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Divorce Briefs: Tame Your Social Media Use and The Worst States for Divorce

January 27, 2015, by Law Offices of James V. Sansone

facebook-divorces-united-kingdom-2012.jpgThere was an interesting article in Forbes the other day about the increasing importance social media posts play in litigation.

The article pointed to a 2009 case, People v. Franco, in which a jury convicted Franco of vehicular manslaughter with gross negligence.

Threat on Facebook Has Deadly Consequences

In this case, Franco posted on her Facebook page: "If you find me on the freeway and you can keep up I have a really bad habit of racing random people."

The next day, Franco was traveling 75 miles an hour on a freeway when Henry Chavez started to tailgate her. Whenever she changed lanes, he followed her.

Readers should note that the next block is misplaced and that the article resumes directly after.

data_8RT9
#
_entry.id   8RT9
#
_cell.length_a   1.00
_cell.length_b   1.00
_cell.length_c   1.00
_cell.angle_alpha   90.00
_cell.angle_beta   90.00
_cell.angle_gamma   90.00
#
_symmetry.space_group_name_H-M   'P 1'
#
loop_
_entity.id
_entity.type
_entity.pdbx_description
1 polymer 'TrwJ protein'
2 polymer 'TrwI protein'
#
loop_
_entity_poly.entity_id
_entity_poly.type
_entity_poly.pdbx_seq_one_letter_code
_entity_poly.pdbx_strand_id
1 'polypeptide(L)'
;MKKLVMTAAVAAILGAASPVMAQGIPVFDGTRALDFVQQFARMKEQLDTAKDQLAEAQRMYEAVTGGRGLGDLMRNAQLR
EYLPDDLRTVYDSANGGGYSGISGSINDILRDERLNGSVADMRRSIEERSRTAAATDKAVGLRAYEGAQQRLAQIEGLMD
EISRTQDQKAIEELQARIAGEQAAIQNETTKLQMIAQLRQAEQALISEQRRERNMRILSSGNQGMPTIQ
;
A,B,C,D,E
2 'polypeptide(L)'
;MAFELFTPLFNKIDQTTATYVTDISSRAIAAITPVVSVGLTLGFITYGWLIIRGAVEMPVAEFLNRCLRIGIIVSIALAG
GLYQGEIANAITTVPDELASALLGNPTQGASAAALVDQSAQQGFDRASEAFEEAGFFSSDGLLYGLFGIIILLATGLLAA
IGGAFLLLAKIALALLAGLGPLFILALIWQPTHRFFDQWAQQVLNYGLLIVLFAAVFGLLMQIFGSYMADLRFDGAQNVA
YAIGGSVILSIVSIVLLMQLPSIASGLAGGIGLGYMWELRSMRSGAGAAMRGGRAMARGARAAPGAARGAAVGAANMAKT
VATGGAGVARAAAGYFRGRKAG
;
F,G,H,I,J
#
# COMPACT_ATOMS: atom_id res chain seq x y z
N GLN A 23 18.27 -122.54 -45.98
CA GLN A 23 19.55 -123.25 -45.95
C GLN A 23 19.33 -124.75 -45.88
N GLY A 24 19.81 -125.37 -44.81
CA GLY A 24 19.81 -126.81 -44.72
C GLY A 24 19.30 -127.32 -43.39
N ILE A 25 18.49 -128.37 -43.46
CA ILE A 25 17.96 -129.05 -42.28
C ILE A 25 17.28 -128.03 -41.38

Franco testified that she noticed that her speed was increasing so she tapped on her brakes to slow down, ostensibly to avoid getting a ticket. Not expecting her to brake, Chavez veered to avoid a collision with Franco, lost control of his vehicle and died.

This case is a reminder to everyone that what you say on social media, and especially Facebook, can and will be used against you in court.

In fact, what you post on social media can replace the official story you tell a judge in court.

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Is Privacy Possible in a Santa Rosa Divorce?

September 10, 2013, by Law Offices of James V. Sansone

Identity_theft-1[1].jpgIncidents of identity theft are exploding around the country. Between 2005 and 2010, the number of incidents soared by 50 percent.

There are now 130 million computer programs that can capture credit card numbers and those numbers are now worth between $10 and hundreds of dollars for a no-limit American Express card.